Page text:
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The Ultimate Guide to WordPress Conditional Tags

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A conditional tag can make the browsing experience for your visitors a little different depending on which page they are browsing. I use conditional tags extensively on this website. How do you think I get the list of all previous tutorials I’ve written listed on only the tutorial pages? How is it the recent post listings display on the sidebar on every page, except the homepage? This is all through conditional tags. In this tutorial I’ll go over:

  • What exactly a conditional tag is
  • A list of the WP conditional tags and what their functions are
  • How to put a conditional tag to use while avoiding errors
  • Real examples of conditional tags used in WordPress themes

To learn everything you need to know about conditional tags and how it relates to WordPress themes, read on…

Warning: This tutorial has a lot of code and examples. Please press the back button if code makes you uneasy.

What are conditional tags and what can they be used for

Conditional tags are a very important part of your WordPress theme coding repertoire. They perform a similar role compared to the template hierarchy, which we went over briefly in the previous ultimate guide on the WordPress loop. Basically these quick snippets of PHP code can make your theme do something based on the type of WordPress page you’re on.

List of conditional tags and their functions

is_home() This is for use on the main blog page, usually your home page.
is_front_page() *WordPress 2.5 Only* If you’re using a static front page (not the standard latest blog posts) this is the conditional tag to be used.
is_single() To be used on single blog post pages.

is_single('1') Where 1 is the post ID.
is_single('hello-world') Where hello-world is the post slug
is_single('Hello World!') Where Hello World! is the post title

is_page() For WordPress pages.

is_page('2') Where 2 is the page ID.
is_page('about') Where about is the page slug
is_single('About Me') Where About Me is the page title

is_category() – When a category page is listed, similar arguments as the is_single() and is_page()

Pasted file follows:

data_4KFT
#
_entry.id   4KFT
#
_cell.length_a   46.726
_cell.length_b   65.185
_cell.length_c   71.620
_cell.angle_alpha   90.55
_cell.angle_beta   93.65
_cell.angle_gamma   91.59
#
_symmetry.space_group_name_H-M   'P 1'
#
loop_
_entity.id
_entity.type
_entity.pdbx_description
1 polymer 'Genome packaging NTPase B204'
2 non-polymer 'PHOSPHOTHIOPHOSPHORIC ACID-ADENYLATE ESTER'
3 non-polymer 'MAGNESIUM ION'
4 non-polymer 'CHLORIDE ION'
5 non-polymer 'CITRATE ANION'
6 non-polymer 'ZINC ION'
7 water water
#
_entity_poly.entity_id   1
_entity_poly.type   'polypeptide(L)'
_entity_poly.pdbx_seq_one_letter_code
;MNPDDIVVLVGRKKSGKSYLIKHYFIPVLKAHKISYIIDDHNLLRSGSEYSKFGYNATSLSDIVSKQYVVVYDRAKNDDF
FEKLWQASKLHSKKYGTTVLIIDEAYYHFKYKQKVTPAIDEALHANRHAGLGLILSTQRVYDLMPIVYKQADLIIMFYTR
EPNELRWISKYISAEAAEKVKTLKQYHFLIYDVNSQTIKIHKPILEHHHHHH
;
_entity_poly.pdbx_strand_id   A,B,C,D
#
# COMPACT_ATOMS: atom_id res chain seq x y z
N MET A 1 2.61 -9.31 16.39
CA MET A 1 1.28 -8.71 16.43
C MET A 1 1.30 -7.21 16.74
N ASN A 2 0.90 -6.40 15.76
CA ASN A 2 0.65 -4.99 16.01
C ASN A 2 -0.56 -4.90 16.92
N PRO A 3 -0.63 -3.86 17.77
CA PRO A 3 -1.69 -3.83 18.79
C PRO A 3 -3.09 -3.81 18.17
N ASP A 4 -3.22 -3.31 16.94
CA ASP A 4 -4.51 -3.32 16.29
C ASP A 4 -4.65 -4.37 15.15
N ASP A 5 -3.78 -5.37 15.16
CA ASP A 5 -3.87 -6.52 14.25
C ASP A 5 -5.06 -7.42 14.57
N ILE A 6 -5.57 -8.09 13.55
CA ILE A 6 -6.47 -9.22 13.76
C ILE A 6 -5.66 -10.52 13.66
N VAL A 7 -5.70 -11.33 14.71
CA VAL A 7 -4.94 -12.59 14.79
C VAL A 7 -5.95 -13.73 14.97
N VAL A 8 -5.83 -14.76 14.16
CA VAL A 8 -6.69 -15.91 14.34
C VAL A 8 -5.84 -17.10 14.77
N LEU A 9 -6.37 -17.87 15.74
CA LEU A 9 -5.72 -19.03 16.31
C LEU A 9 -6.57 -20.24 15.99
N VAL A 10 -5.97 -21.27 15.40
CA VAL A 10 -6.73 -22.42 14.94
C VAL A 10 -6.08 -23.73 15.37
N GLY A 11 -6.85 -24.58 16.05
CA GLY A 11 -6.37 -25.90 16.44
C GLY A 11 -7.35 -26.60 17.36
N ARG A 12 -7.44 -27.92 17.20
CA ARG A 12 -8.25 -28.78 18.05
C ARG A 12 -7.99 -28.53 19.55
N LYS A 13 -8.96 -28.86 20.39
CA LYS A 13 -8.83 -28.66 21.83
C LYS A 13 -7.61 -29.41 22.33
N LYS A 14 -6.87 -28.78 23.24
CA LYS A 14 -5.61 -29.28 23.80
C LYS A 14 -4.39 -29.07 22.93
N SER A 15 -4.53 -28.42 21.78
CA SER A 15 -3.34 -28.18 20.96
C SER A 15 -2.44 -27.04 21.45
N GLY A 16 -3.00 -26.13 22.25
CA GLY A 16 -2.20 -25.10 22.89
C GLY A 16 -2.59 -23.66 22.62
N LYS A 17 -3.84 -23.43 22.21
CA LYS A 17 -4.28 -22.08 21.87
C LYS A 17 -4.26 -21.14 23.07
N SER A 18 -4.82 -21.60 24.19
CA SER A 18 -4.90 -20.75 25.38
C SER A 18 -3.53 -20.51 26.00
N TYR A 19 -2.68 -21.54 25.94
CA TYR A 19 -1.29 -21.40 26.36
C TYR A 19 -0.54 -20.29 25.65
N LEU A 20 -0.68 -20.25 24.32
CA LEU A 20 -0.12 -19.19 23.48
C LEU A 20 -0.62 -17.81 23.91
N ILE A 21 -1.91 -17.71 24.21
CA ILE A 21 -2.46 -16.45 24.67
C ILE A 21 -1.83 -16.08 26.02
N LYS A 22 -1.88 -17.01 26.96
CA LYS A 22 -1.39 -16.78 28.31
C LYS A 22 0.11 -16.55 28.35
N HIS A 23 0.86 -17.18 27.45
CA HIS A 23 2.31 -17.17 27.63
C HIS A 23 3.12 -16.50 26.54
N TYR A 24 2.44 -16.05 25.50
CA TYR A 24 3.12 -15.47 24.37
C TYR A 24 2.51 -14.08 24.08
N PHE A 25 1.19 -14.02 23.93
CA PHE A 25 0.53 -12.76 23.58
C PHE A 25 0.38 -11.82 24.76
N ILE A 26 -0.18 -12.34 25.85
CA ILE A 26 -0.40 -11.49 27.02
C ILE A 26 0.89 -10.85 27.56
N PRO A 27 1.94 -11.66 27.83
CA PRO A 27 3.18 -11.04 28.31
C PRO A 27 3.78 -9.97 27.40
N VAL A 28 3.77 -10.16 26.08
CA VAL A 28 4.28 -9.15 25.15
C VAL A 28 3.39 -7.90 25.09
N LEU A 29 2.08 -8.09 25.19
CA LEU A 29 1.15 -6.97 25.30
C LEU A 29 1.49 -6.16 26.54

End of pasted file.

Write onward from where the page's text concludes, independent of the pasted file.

in_category('1') – When a post is in category ID 1.
is_tag() – On a tag archive page, similar to is_category().
is_archive() Any archive page including monthly, categories, and tags.
is_search() For search results pages.
is_404() When a page is not found

A complete list is provided on the WordPress Codex.

How to use WordPress conditional tags

If you know PHP, this part will be a breeze for you. If not, may be slightly more difficult – but I’ll be providing all the code and concepts you need so it won’t be too hard to understand. Let’s say you wanted to display a little welcome message for your visitors that’s only displayed on the home page.

For our example, we’ll use a freshly installed WordPress 2.5 with the default Kubrick theme. Let’s open up sidebar.php the theme editor. Hopefully your theme is writable before doing this.

Right after the sidebar div begins (<div id=”sidebar”>) we’ll place the following code:

<?php if (is_home()) { ?>
<p>Welcome blog visitor, perhaps you would like to subscribe to my feed? This message will only be displayed on the homepage.</p>
<?php } ?>

Just to clarify the code itself and it’s placement, here’s a screenshot of what it should look like in the theme editor:

WordPress Home Conditional Example

The conditional tag is used with an php if statement so therefore uses php tags. Notice the brackets, and how the php tag closes when there’s straight HTML displayed. Also notice how the PHP tag opens again to have a closing bracket. This is very important, as forgetting this will cause the entire page below to break with an error.